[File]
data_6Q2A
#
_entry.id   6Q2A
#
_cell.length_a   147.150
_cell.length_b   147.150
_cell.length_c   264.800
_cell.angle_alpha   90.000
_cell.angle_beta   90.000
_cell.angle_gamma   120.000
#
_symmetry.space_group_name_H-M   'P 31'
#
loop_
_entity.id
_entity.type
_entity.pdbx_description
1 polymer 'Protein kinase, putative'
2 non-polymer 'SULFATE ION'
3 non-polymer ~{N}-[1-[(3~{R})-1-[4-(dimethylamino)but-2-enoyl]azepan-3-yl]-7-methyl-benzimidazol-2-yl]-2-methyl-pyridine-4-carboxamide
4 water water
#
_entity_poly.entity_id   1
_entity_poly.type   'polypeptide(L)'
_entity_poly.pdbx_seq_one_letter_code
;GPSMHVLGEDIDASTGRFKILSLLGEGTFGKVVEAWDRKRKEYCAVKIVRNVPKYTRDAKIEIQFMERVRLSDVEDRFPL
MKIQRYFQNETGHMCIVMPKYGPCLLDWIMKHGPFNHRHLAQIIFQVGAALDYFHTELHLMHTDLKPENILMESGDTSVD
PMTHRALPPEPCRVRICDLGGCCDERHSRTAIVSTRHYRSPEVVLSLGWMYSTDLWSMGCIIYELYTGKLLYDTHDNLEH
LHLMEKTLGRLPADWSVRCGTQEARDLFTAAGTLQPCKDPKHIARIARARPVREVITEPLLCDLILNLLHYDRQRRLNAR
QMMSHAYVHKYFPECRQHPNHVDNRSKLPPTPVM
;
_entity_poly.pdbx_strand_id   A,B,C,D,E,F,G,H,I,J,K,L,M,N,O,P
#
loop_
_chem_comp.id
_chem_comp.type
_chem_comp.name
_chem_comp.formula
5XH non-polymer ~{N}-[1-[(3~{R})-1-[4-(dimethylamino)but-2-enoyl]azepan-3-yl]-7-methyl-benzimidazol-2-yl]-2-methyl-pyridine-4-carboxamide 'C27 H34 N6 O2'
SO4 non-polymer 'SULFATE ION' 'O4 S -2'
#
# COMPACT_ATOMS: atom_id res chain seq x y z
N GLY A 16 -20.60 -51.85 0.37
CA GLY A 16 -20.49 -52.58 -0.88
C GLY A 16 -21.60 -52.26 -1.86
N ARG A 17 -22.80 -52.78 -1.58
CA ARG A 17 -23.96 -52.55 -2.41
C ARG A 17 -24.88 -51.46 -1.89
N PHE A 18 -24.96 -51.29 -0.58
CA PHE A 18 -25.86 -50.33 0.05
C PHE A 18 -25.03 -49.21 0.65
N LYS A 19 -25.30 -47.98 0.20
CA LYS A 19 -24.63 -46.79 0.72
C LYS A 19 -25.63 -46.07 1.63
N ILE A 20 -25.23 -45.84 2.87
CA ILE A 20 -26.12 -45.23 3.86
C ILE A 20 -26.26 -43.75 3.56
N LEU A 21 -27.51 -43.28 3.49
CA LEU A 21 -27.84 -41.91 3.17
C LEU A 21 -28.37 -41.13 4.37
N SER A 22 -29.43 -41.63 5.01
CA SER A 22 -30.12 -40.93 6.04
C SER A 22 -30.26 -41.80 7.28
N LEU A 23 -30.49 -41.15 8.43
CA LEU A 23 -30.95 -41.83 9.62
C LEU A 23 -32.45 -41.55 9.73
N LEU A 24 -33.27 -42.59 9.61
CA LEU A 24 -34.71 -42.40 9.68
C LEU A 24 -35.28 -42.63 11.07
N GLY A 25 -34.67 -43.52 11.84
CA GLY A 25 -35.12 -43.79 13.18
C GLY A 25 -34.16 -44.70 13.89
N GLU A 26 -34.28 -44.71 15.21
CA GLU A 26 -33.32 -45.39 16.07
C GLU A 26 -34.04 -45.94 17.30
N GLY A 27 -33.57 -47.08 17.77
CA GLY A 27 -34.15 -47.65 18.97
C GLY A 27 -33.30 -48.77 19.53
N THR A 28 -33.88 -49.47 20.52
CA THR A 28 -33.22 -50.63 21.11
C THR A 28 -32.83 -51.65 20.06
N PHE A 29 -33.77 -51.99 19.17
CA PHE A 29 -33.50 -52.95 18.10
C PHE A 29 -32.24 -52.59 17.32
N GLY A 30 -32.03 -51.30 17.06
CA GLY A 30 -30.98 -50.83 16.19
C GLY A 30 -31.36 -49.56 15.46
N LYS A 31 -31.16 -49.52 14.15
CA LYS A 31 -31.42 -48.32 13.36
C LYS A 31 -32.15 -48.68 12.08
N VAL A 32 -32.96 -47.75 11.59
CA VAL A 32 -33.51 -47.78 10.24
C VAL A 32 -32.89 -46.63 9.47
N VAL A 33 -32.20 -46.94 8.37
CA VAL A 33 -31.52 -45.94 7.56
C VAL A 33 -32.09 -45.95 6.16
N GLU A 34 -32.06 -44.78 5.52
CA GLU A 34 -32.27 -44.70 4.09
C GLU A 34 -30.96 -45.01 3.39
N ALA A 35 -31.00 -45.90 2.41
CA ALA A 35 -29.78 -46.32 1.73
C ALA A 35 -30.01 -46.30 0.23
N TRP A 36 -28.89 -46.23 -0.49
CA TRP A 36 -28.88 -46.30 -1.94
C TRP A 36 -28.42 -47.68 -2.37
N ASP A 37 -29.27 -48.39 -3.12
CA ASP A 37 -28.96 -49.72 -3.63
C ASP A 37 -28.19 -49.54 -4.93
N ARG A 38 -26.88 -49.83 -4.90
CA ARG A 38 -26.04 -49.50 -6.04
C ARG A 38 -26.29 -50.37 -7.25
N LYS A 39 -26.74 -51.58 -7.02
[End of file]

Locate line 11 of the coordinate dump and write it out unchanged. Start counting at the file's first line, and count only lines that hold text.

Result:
#